Nooby McNoob becomes a quant

Discussion in 'Journals' started by nooby_mcnoob, Mar 24, 2017.

  1. I admit its an industry full of BS artists but this is site is full of very credible material otherwise I wouldn't recommend it (and I get nothing from doing so)

    At some point I'd probably write an ebook myself (technically I already have since my physical book is also available as an ebook, but obviously I mean a pure ebook). Its the ideal product if your total sales are likely to be less than 1,000 units in which case no publisher will touch you unless the cover price is more than $150. So ideal for a niche market.

    #61     Mar 27, 2017
    algofy likes this.
  2. +1

    1) No matter how careful you are with testing there is the problem of tacit overfitting where to a degree you will only test things you know will work from prior knowledge
    2) For slower models you will be affected by the effect that long only asset returns will be lower than the backtest period (say since 1980), primarily because you aren't benefiting from a secular fall in inflation, fall in yields, and repricing in equities.
    3) For quicker models you have the usual problem of alpha decay; if something is that good it will eventually be crowded out.

    #62     Mar 27, 2017
  3. Zzzz1


    What do you mean with "it's full of very credible material". I was under the assumption that you are the author yourself, no?

    #63     Mar 27, 2017
  4. Zzzz1


    It is not overfitting to only test things you know might work from prior experience. Overfitting is to design algorithms that only work in certain environments but not others or are not robust over time, and even then it may not be overfitting. A strategy, for example, does not have to be overfitting if it works with spot EM currencies but not currency futures. One has to be more rigorous to figure why there is a difference in performance and risk metrics.

    But to get back to the original point, applying what one knows works is imho the smartest and most efficient way to get going. Has nothing to do with overfitting. Maybe with being biased but there is nothing wrong being biased.

    #64     Mar 27, 2017
  5. No quantstart isn't my site
    #65     Mar 27, 2017
  6. Zzzz1


    Thanks for clarifying

    #66     Mar 27, 2017
  7. sle


    Overfitting is the process of introducing extra or changing existing parameters into your alpha function with the sole purpose of improving your back-test performance. It could be hard to avoid unless you are able to apply theoretical models.
    #67     Mar 27, 2017
  8. Zzzz1


    You provided a pretty good textbook definition. I believe it is, however, an overused term and concept by many stem researchers. Biotech researchers and medical researchers working on cancer cures focus on experience and observations of what they already know and don't perform tests of unknown variables at first but base their core effort on approaches that look promising to them based on empirical evidence and prior knowledge. In the same way someone developing new hft algorithms and order book semantics will base his research and testing on phenomena observed and garnered from years of risk management and trading experience. That is why from my own experience the most successful individuals that develop trading algorithms actually come from the trading and risk management field and not some engineers or computer scientists. The academic field often postulates approaches that are somewhat stifled by their fear of overfitting and while it is a valid concern it often also leads nowhere because meaningless metrics and parameters are introduced in the hope to avoid overfitting and bias.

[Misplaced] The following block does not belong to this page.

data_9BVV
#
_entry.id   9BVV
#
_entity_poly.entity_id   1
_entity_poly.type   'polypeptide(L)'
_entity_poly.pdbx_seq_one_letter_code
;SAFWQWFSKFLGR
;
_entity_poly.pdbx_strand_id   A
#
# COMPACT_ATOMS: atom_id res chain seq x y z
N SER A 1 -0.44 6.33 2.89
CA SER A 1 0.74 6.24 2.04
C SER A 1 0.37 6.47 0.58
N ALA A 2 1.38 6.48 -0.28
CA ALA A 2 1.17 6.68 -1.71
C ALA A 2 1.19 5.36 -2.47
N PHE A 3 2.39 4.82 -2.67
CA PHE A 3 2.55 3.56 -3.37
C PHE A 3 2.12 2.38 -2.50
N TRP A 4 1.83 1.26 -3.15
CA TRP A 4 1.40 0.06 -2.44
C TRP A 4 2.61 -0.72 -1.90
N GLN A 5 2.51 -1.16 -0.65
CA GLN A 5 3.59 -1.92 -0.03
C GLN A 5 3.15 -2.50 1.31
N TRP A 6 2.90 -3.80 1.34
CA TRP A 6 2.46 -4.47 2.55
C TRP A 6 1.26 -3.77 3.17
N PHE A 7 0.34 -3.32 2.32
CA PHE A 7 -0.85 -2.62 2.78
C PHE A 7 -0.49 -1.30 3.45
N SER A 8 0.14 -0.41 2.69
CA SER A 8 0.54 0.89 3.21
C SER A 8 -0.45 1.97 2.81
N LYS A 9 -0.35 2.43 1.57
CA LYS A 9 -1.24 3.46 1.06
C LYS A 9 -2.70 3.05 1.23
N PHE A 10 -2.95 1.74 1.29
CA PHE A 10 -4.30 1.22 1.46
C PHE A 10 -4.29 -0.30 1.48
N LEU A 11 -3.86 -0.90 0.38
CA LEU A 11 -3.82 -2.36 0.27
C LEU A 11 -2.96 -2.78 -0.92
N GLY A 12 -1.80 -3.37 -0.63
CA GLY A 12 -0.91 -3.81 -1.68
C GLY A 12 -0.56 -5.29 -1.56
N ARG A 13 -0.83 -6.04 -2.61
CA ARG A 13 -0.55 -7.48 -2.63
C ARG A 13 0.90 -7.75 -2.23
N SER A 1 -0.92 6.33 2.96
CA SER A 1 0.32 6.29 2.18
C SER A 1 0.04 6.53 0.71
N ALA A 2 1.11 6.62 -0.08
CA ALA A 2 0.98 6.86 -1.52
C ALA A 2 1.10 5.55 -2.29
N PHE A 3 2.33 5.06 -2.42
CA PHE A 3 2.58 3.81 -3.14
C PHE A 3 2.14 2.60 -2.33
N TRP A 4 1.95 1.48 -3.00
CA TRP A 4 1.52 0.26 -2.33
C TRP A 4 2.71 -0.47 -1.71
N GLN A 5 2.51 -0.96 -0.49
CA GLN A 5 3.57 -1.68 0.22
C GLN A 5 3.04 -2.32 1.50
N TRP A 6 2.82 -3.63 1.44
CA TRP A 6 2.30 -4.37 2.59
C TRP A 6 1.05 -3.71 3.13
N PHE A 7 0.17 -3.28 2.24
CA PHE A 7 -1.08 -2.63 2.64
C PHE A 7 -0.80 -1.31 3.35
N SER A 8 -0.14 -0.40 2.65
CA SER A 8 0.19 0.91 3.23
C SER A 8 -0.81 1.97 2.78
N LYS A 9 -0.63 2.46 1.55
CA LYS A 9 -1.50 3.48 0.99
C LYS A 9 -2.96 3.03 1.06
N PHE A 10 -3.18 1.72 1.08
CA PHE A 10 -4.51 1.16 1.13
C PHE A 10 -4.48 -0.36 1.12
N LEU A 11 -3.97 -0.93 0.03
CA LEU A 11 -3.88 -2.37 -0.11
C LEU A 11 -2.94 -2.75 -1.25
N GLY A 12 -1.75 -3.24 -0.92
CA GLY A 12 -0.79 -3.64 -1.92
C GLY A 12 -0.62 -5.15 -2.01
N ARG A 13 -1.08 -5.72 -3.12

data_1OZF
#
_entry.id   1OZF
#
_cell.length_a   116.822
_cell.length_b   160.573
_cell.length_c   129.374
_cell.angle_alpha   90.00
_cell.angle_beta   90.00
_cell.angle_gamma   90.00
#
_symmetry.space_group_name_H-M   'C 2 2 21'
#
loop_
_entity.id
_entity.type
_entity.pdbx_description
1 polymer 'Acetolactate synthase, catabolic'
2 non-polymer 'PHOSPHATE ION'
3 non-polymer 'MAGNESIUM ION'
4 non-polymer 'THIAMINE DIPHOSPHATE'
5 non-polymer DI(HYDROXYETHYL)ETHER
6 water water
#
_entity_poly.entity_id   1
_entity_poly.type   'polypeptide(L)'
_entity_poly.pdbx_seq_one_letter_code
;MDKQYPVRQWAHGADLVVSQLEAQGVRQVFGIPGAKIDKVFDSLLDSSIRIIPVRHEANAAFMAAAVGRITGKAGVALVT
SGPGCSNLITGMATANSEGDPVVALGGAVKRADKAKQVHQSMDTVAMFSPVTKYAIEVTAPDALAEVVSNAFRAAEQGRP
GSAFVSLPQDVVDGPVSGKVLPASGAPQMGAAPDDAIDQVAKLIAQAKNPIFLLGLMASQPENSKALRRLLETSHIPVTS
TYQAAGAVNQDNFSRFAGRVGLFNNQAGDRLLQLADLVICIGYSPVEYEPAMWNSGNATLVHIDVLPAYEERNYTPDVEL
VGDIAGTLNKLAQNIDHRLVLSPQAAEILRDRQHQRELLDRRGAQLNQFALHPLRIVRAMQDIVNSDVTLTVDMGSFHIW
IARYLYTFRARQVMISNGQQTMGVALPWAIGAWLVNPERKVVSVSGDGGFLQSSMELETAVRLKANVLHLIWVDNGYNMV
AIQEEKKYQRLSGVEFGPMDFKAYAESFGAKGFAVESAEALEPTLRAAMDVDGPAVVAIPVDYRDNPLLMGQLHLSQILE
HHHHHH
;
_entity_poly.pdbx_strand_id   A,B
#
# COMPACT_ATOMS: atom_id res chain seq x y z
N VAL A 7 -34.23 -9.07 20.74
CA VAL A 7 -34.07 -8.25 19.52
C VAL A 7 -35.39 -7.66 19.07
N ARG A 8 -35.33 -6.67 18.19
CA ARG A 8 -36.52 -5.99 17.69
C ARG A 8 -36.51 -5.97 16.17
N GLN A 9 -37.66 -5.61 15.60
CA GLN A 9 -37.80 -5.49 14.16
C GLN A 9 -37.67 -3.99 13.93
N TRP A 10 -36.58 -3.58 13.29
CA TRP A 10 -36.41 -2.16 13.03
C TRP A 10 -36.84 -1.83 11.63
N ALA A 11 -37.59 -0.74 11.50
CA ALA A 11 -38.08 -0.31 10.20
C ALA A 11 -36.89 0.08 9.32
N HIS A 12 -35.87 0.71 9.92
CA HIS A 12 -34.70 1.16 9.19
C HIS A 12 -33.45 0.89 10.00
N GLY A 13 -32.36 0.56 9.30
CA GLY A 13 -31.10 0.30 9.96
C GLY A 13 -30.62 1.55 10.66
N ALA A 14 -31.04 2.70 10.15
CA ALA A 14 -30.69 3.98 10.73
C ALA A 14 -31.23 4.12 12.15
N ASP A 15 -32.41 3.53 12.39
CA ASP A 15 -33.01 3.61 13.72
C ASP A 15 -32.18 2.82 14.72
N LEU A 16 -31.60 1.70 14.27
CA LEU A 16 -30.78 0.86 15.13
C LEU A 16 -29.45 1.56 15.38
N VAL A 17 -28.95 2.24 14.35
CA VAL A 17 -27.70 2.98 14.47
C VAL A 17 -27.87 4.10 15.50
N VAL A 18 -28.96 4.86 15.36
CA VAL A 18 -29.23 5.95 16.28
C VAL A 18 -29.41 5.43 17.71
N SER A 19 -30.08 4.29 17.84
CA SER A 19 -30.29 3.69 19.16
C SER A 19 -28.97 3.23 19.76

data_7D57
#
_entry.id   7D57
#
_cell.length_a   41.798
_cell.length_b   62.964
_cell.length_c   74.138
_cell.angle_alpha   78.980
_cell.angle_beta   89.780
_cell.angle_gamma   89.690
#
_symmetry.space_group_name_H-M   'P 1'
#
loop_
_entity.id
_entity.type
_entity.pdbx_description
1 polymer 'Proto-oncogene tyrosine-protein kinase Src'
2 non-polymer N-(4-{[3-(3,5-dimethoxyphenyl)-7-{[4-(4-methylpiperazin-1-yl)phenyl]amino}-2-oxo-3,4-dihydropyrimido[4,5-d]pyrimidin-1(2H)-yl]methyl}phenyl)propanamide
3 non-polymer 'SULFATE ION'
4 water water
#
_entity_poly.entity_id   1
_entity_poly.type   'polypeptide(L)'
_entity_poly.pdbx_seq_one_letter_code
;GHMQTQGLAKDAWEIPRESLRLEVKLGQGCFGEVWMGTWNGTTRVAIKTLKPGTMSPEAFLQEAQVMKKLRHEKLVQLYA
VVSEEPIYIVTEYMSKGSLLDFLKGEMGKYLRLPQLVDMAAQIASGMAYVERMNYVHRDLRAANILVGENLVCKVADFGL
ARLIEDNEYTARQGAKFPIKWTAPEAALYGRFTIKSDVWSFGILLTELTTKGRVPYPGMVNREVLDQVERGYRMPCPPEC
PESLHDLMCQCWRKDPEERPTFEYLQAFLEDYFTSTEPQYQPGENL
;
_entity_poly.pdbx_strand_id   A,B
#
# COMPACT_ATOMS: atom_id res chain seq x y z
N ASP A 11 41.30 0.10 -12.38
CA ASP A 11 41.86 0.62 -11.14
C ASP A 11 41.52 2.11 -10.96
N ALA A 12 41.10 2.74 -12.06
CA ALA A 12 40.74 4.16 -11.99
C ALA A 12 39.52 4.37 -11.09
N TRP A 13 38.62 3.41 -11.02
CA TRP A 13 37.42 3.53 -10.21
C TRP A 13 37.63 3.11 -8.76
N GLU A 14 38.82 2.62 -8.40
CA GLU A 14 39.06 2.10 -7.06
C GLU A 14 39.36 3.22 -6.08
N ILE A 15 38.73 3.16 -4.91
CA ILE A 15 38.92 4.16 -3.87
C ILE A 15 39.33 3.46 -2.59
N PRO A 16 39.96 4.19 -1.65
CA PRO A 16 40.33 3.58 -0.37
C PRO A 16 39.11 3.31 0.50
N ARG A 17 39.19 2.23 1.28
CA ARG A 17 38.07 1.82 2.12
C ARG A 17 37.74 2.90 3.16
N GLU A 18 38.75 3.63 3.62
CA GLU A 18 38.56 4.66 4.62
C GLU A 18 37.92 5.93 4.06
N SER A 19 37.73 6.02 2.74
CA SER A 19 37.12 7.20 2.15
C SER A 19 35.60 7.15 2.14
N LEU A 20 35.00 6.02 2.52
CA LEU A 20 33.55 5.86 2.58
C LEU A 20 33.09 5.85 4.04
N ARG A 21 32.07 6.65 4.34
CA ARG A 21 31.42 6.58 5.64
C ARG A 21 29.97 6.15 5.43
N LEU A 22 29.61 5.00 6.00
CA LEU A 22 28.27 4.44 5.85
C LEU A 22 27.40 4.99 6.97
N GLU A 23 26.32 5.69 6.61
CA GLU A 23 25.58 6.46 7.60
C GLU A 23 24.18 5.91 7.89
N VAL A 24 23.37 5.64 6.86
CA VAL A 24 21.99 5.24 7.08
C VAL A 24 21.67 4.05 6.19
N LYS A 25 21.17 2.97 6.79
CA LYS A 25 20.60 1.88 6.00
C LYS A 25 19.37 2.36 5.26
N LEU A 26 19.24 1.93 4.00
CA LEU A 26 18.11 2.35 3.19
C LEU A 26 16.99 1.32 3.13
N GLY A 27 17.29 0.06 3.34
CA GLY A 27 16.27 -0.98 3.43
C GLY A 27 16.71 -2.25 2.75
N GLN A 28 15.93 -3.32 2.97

I am and have worked with some brilliant network and computer engineers but they could for the life of it not come up with a single profitable trading algorithm, neither in low latency environments and even lesser so on longer time frames and holding periods. My point is that the notion by @globalarbtrader that testing what is known to work and focusing on that leads to overfitting is invalid and rather the opposite holds true, it actually leads to a higher success rate and should not be termed "overfitting".

    Last edited: Mar 27, 2017
    #68     Mar 27, 2017
    MoneyMatthew and FX xtc like this.
  9. Perhaps 'overfitting' is the wrong term. But testing stuff you already know will work will push up your backtested Sharpe Ratio, by construction, because you're accessing information that wouldn't have been available in the past. So the argument that one should revise down backtested SR is still valid, IMHO.

    Definitely agree with that.

    It is a valid approach - I didn't say it wasn't - and indeed you can't really avoid doing it, but I think one should recognise that it's likely to push up the backtested SR which is what the original discussion was about.

    #69     Mar 27, 2017
  10. Zzzz1


    Isn't it desirable to push up your sharpes? The thing to avoid is to optimize to only perform better in the past but not future because the optimization itself did not add to stability and robustness. I guess we agree and just used different terminology?

    #70     Mar 27, 2017